Stress can kill you. We all know that, right? But have you ever taken a test to evaluate your risk?
Six months ago, I had reason to worry that work-related stress had destroyed one of my most valued assets—my health. I rarely slept more than four hours a night, my hair was falling out in fistfuls, and I’d lost so much weight that even my smallest sized clothes hung on me like a scarecrow. I did a little research and discovered an online stress inventory that has been used for decades to help determine the risk of developing a serious physical illness as a result of stress.
The Holmes and Rahe Stress Scale (or Social Readjustment Rating Scale) was developed by two psychiatrists in 1967. It assigns a numerical score to each of 43 significant life events from the death of a spouse to minor legal problems. You determine whether you have experienced each individual stressor during the past twelve months then add up the numbers assigned to each one. If your score is less than 150, you have only a slight risk of developing a serious, stress-related illness in the next two years. 150-299 presents a moderate risk. Over 300 and you have an 80% chance.
Here are two places you can try it out for yourself. The first asks the questions a bit differently then adds the points up for you.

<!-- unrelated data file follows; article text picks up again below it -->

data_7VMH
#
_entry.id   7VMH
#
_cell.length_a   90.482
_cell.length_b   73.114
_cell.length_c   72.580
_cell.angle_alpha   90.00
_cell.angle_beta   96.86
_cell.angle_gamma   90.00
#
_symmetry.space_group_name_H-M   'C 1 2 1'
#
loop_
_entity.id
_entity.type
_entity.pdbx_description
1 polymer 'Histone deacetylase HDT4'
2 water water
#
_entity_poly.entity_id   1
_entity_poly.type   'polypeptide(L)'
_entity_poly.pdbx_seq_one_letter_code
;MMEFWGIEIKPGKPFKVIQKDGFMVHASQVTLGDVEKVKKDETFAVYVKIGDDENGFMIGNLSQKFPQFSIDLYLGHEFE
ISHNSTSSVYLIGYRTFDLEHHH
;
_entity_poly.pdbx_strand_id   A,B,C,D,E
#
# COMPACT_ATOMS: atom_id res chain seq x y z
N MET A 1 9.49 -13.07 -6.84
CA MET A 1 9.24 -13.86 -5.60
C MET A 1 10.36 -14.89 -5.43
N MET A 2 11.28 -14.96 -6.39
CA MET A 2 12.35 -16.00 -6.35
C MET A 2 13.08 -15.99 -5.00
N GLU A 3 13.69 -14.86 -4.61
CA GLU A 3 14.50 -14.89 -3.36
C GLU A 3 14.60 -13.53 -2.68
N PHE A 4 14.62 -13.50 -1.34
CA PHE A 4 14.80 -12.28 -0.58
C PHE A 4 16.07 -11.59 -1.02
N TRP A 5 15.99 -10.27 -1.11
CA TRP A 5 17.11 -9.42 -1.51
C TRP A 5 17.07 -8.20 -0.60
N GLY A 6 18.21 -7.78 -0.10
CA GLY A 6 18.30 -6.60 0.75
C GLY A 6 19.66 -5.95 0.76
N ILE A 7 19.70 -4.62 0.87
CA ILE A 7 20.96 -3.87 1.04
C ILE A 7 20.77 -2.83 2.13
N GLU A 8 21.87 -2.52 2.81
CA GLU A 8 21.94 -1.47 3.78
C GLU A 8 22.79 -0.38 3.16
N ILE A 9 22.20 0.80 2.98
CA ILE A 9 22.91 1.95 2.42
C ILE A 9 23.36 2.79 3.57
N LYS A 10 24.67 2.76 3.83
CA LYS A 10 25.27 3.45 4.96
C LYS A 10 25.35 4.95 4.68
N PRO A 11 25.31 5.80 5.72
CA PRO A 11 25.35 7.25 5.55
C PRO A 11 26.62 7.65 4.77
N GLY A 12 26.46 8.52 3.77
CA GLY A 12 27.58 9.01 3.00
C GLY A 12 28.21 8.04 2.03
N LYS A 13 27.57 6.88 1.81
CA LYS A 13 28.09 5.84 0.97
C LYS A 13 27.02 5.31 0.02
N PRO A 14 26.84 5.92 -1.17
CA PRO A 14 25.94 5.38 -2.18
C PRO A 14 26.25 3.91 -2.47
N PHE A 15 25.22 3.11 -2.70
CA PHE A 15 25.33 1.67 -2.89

Both tests told me that based on the events of the past year I am at a very high risk of getting sick. This is unsettling because I never get sick. With the exception of a nasty bout of norovirus I caught from a co-worker whose husband (a high school teacher) brought home from school, I haven’t had so much as a cold in nearly ten years.
While I’ll admit I’ve had more than my fair share of stress in the past year, I’m not entirely certain I took the test properly—that’s one of the main problems with self-administered tests over the Internet. Most of my stress was work-related, and there are several questions that address bad work situations from different angles. Per the instructions, I answered yes to all that applied, but I wonder if that might have over-magnified the true situation. If you take the test, you’ll see what I mean.
Based on the test, I’m feeling much better than I should. This is borne out by the results of yet another Internet test (don’t you just love them?). According to the Stress Screener at www.mentalhealthamerica.net/ I’m in great shape. It evaluates one’s current emotional state in response to stress instead of measuring the quantity of stressful events. My results suggest I have developed healthy ways of coping with stress. In my next post, I’ll share the best article I’ve found on stress reduction and management.
Try the tests for yourself, and let me know if you think the results are valid.